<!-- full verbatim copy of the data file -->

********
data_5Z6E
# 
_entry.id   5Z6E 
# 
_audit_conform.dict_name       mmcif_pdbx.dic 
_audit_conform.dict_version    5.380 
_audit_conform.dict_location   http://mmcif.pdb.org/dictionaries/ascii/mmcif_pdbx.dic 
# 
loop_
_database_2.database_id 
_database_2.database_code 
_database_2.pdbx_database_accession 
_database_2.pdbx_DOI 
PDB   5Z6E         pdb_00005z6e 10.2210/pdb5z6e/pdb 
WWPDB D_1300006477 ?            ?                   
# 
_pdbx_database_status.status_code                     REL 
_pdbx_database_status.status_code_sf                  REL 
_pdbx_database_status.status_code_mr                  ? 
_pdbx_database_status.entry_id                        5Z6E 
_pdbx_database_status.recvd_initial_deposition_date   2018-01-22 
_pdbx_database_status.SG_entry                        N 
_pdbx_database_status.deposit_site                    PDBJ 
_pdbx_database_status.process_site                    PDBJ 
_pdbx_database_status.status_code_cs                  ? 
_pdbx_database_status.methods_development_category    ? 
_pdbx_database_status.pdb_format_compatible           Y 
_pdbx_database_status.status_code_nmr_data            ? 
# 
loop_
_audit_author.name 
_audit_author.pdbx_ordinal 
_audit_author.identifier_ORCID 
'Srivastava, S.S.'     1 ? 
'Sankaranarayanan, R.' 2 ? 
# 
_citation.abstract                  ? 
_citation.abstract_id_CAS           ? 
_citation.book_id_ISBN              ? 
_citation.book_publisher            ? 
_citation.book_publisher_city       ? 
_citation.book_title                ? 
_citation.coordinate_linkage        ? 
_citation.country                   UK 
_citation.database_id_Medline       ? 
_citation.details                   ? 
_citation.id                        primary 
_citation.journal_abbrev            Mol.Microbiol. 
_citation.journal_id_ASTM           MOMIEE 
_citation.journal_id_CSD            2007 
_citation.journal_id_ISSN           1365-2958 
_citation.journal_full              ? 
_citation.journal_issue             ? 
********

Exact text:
data_5Z6E
# 
_entry.id   5Z6E 
# 
_audit_conform.dict_name       mmcif_pdbx.dic 
_audit_conform.dict_version    5.380 
_audit_conform.dict_location   http://mmcif.pdb.org/dictionaries/ascii/mmcif_pdbx.dic 
# 
loop_
_database_2.database_id 
_database_2.database_code 
_database_2.pdbx_database_accession 
_database_2.pdbx_DOI 
PDB   5Z6E         pdb_00005z6e 10.2210/pdb5z6e/pdb 
WWPDB D_1300006477 ?            ?                   
# 
_pdbx_database_status.status_code                     REL 
_pdbx_database_status.status_code_sf                  REL 
_pdbx_database_status.status_code_mr                  ? 
_pdbx_database_status.entry_id                        5Z6E 
_pdbx_database_status.recvd_initial_deposition_date   2018-01-22 
_pdbx_database_status.SG_entry                        N 
_pdbx_database_status.deposit_site                    PDBJ 
_pdbx_database_status.process_site                    PDBJ 
_pdbx_database_status.status_code_cs                  ? 
_pdbx_database_status.methods_development_category    ? 
_pdbx_database_status.pdb_format_compatible           Y 
_pdbx_database_status.status_code_nmr_data            ? 
# 
loop_
_audit_author.name 
_audit_author.pdbx_ordinal 
_audit_author.identifier_ORCID 
'Srivastava, S.S.'     1 ? 
'Sankaranarayanan, R.' 2 ? 
# 
_citation.abstract                  ? 
_citation.abstract_id_CAS           ? 
_citation.book_id_ISBN              ? 
_citation.book_publisher            ? 
_citation.book_publisher_city       ? 
_citation.book_title                ? 
_citation.coordinate_linkage        ? 
_citation.country                   UK 
_citation.database_id_Medline       ? 
_citation.details                   ? 
_citation.id                        primary 
_citation.journal_abbrev            Mol.Microbiol. 
_citation.journal_id_ASTM           MOMIEE 
_citation.journal_id_CSD            2007 
_citation.journal_id_ISSN           1365-2958 
_citation.journal_full              ? 
_citation.journal_issue             ? 